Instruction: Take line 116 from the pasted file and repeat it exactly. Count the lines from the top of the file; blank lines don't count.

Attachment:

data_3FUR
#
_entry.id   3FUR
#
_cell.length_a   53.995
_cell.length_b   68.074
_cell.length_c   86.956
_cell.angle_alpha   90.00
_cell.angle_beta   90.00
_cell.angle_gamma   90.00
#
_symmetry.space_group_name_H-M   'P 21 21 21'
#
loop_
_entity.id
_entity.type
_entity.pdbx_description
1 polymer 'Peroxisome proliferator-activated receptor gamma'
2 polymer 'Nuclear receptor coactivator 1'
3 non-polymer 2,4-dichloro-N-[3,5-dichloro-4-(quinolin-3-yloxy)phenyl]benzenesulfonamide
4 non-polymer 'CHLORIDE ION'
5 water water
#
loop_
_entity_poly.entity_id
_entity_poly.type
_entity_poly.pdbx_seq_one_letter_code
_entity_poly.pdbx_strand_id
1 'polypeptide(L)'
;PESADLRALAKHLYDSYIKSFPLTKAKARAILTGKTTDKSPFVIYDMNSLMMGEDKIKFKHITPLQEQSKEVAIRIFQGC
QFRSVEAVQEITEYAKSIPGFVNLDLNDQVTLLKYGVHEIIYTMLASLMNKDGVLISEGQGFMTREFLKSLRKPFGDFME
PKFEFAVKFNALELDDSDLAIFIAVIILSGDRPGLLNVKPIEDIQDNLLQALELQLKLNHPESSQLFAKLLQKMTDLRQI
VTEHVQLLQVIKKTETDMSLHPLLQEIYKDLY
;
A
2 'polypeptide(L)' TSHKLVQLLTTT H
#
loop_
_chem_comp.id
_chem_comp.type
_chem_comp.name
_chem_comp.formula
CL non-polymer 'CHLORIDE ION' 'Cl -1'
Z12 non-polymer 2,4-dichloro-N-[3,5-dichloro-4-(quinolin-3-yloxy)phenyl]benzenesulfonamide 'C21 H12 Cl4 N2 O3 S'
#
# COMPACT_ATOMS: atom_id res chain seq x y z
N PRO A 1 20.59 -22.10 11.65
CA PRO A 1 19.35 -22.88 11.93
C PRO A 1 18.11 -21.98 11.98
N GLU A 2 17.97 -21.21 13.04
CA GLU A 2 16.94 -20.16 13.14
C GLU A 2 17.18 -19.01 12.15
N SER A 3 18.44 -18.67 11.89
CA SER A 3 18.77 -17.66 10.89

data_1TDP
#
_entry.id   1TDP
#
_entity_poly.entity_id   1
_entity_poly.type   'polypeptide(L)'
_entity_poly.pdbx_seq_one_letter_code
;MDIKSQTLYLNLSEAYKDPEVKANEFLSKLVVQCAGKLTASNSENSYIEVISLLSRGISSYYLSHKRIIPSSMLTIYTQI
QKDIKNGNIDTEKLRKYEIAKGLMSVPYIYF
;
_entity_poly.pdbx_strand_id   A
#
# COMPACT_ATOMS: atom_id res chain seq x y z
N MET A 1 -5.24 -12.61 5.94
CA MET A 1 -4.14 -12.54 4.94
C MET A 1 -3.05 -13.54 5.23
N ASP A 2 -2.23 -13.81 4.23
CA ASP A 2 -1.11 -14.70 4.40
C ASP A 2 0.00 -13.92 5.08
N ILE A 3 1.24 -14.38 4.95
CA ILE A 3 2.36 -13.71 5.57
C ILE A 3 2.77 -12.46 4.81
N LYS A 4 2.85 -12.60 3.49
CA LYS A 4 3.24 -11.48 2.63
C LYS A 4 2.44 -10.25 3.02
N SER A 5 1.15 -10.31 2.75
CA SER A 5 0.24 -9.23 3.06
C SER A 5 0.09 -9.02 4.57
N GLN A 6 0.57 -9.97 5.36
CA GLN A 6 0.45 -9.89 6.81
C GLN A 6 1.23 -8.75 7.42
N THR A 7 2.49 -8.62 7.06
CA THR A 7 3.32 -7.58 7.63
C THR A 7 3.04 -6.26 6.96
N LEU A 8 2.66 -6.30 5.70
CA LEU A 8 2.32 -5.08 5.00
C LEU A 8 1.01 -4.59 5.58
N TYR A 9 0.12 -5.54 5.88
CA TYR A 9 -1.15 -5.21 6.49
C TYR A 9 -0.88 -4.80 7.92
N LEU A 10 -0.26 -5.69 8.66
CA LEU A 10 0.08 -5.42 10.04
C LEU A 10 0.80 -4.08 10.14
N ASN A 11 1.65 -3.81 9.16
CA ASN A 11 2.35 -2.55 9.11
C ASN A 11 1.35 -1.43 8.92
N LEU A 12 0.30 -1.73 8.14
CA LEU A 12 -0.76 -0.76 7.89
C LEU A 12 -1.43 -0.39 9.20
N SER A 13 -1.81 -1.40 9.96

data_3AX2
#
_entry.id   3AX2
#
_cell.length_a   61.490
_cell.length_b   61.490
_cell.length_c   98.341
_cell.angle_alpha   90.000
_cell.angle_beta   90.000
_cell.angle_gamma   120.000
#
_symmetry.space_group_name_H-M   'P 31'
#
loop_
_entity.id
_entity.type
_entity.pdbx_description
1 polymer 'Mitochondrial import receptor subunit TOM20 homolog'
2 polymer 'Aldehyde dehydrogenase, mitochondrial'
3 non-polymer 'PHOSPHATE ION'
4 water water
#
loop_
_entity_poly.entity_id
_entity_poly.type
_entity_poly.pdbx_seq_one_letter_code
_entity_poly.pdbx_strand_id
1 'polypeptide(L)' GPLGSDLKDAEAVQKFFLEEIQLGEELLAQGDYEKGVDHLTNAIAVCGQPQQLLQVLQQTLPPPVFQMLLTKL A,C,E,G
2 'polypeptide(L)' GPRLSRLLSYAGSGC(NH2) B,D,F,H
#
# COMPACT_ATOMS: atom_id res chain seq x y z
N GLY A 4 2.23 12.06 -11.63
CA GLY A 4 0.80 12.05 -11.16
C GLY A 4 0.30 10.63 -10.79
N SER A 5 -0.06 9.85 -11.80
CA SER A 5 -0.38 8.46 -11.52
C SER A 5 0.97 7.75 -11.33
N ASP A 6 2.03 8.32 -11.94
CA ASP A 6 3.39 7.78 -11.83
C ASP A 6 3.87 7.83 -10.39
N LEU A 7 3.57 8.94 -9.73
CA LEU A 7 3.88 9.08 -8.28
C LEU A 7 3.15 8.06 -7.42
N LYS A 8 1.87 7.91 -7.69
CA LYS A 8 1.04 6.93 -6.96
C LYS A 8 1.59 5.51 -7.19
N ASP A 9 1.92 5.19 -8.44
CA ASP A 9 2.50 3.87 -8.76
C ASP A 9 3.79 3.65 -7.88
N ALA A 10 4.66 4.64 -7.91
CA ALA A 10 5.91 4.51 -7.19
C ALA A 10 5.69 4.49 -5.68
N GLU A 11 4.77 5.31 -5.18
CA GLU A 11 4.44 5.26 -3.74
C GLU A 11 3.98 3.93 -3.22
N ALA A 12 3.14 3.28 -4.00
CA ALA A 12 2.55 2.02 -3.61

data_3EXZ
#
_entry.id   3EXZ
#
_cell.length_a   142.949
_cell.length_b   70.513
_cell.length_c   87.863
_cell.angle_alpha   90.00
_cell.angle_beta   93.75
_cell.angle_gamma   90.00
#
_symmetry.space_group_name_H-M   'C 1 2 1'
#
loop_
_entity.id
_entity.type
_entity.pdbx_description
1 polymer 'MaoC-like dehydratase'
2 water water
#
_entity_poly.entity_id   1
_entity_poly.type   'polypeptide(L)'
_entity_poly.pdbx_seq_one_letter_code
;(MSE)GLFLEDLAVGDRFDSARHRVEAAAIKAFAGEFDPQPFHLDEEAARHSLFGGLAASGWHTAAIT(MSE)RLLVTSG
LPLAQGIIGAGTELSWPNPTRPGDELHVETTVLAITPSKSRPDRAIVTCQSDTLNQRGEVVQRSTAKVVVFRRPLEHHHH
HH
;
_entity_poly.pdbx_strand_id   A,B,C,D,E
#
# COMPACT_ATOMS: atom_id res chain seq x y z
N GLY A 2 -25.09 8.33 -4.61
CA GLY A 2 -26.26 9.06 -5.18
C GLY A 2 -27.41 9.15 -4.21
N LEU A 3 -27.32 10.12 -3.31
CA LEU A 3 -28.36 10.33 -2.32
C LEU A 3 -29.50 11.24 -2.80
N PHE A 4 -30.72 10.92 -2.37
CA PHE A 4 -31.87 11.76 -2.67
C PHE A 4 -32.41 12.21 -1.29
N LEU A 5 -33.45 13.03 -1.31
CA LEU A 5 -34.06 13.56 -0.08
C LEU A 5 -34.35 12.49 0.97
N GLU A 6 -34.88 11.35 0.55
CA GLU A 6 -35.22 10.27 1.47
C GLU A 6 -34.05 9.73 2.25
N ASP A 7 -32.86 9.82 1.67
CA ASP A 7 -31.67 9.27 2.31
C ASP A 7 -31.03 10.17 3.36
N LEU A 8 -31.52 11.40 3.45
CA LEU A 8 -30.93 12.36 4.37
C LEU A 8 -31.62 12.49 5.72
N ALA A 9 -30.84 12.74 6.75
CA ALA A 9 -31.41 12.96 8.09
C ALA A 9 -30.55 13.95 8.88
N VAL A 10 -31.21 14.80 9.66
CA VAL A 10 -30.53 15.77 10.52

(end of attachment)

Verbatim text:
_symmetry.space_group_name_H-M   'P 31'